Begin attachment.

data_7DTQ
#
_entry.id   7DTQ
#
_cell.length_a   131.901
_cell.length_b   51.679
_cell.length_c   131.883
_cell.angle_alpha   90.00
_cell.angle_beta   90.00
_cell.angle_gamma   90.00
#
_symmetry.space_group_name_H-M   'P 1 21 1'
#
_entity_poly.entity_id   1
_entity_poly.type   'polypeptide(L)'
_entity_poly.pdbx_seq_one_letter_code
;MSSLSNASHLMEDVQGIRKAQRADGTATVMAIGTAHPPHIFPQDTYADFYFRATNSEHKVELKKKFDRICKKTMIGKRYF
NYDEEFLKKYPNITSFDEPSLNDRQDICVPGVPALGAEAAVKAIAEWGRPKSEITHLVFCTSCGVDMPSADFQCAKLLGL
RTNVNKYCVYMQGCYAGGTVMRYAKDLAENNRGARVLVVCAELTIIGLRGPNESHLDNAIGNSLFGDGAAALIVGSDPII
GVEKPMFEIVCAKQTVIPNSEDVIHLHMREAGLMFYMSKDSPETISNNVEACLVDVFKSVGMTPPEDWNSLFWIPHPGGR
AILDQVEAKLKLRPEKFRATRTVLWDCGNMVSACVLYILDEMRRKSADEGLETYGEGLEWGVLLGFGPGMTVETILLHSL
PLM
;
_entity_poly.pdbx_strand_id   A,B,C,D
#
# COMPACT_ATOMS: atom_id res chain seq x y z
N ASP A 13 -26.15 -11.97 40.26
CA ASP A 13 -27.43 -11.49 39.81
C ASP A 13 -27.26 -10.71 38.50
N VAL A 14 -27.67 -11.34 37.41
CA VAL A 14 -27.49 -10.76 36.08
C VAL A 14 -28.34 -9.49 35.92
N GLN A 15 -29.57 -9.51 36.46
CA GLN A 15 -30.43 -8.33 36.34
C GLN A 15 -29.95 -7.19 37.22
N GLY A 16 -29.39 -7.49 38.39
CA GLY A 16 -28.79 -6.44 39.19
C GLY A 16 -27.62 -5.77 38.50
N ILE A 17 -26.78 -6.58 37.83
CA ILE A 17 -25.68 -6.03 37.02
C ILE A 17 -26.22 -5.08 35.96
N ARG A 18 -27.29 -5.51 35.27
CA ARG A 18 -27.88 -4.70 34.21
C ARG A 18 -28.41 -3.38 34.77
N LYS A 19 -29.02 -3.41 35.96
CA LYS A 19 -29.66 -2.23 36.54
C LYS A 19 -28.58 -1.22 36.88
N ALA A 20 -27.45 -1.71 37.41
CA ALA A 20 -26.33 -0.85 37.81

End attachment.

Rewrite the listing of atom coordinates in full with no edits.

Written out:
data_7DTQ
#
_entry.id   7DTQ
#
_cell.length_a   131.901
_cell.length_b   51.679
_cell.length_c   131.883
_cell.angle_alpha   90.00
_cell.angle_beta   90.00
_cell.angle_gamma   90.00
#
_symmetry.space_group_name_H-M   'P 1 21 1'
#
_entity_poly.entity_id   1
_entity_poly.type   'polypeptide(L)'
_entity_poly.pdbx_seq_one_letter_code
;MSSLSNASHLMEDVQGIRKAQRADGTATVMAIGTAHPPHIFPQDTYADFYFRATNSEHKVELKKKFDRICKKTMIGKRYF
NYDEEFLKKYPNITSFDEPSLNDRQDICVPGVPALGAEAAVKAIAEWGRPKSEITHLVFCTSCGVDMPSADFQCAKLLGL
RTNVNKYCVYMQGCYAGGTVMRYAKDLAENNRGARVLVVCAELTIIGLRGPNESHLDNAIGNSLFGDGAAALIVGSDPII
GVEKPMFEIVCAKQTVIPNSEDVIHLHMREAGLMFYMSKDSPETISNNVEACLVDVFKSVGMTPPEDWNSLFWIPHPGGR
AILDQVEAKLKLRPEKFRATRTVLWDCGNMVSACVLYILDEMRRKSADEGLETYGEGLEWGVLLGFGPGMTVETILLHSL
PLM
;
_entity_poly.pdbx_strand_id   A,B,C,D
#
# COMPACT_ATOMS: atom_id res chain seq x y z
N ASP A 13 -26.15 -11.97 40.26
CA ASP A 13 -27.43 -11.49 39.81
C ASP A 13 -27.26 -10.71 38.50
N VAL A 14 -27.67 -11.34 37.41
CA VAL A 14 -27.49 -10.76 36.08
C VAL A 14 -28.34 -9.49 35.92
N GLN A 15 -29.57 -9.51 36.46
CA GLN A 15 -30.43 -8.33 36.34
C GLN A 15 -29.95 -7.19 37.22
N GLY A 16 -29.39 -7.49 38.39
CA GLY A 16 -28.79 -6.44 39.19
C GLY A 16 -27.62 -5.77 38.50
N ILE A 17 -26.78 -6.58 37.83
CA ILE A 17 -25.68 -6.03 37.02
C ILE A 17 -26.22 -5.08 35.96
N ARG A 18 -27.29 -5.51 35.27
CA ARG A 18 -27.88 -4.70 34.21
C ARG A 18 -28.41 -3.38 34.77
N LYS A 19 -29.02 -3.41 35.96
CA LYS A 19 -29.66 -2.23 36.54
C LYS A 19 -28.58 -1.22 36.88
N ALA A 20 -27.45 -1.71 37.41
CA ALA A 20 -26.33 -0.85 37.81